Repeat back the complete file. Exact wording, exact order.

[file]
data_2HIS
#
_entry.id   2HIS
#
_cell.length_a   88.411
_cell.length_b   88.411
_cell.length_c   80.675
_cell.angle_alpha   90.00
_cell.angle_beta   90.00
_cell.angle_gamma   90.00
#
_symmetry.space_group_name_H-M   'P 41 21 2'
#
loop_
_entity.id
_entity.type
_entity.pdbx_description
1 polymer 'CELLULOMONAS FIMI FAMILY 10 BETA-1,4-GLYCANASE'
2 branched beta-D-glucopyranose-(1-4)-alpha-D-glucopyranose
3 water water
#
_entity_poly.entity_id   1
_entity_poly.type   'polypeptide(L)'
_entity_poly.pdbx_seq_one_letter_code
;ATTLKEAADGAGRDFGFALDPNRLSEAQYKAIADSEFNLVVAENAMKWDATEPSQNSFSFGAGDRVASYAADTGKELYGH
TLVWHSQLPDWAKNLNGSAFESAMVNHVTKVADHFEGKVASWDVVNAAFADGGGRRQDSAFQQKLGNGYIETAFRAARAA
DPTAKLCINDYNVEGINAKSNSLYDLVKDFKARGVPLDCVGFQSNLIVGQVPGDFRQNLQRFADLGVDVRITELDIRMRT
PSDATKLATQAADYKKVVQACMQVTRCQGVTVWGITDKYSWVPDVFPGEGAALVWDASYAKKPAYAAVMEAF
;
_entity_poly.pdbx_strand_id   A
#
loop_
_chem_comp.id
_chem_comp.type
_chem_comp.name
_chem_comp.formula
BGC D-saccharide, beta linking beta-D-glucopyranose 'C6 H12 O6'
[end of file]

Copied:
data_2HIS
#
_entry.id   2HIS
#
_cell.length_a   88.411
_cell.length_b   88.411
_cell.length_c   80.675
_cell.angle_alpha   90.00
_cell.angle_beta   90.00
_cell.angle_gamma   90.00
#
_symmetry.space_group_name_H-M   'P 41 21 2'
#
loop_
_entity.id
_entity.type
_entity.pdbx_description
1 polymer 'CELLULOMONAS FIMI FAMILY 10 BETA-1,4-GLYCANASE'
2 branched beta-D-glucopyranose-(1-4)-alpha-D-glucopyranose
3 water water
#
_entity_poly.entity_id   1
_entity_poly.type   'polypeptide(L)'
_entity_poly.pdbx_seq_one_letter_code
;ATTLKEAADGAGRDFGFALDPNRLSEAQYKAIADSEFNLVVAENAMKWDATEPSQNSFSFGAGDRVASYAADTGKELYGH
TLVWHSQLPDWAKNLNGSAFESAMVNHVTKVADHFEGKVASWDVVNAAFADGGGRRQDSAFQQKLGNGYIETAFRAARAA
DPTAKLCINDYNVEGINAKSNSLYDLVKDFKARGVPLDCVGFQSNLIVGQVPGDFRQNLQRFADLGVDVRITELDIRMRT
PSDATKLATQAADYKKVVQACMQVTRCQGVTVWGITDKYSWVPDVFPGEGAALVWDASYAKKPAYAAVMEAF
;
_entity_poly.pdbx_strand_id   A
#
loop_
_chem_comp.id
_chem_comp.type
_chem_comp.name
_chem_comp.formula
BGC D-saccharide, beta linking beta-D-glucopyranose 'C6 H12 O6'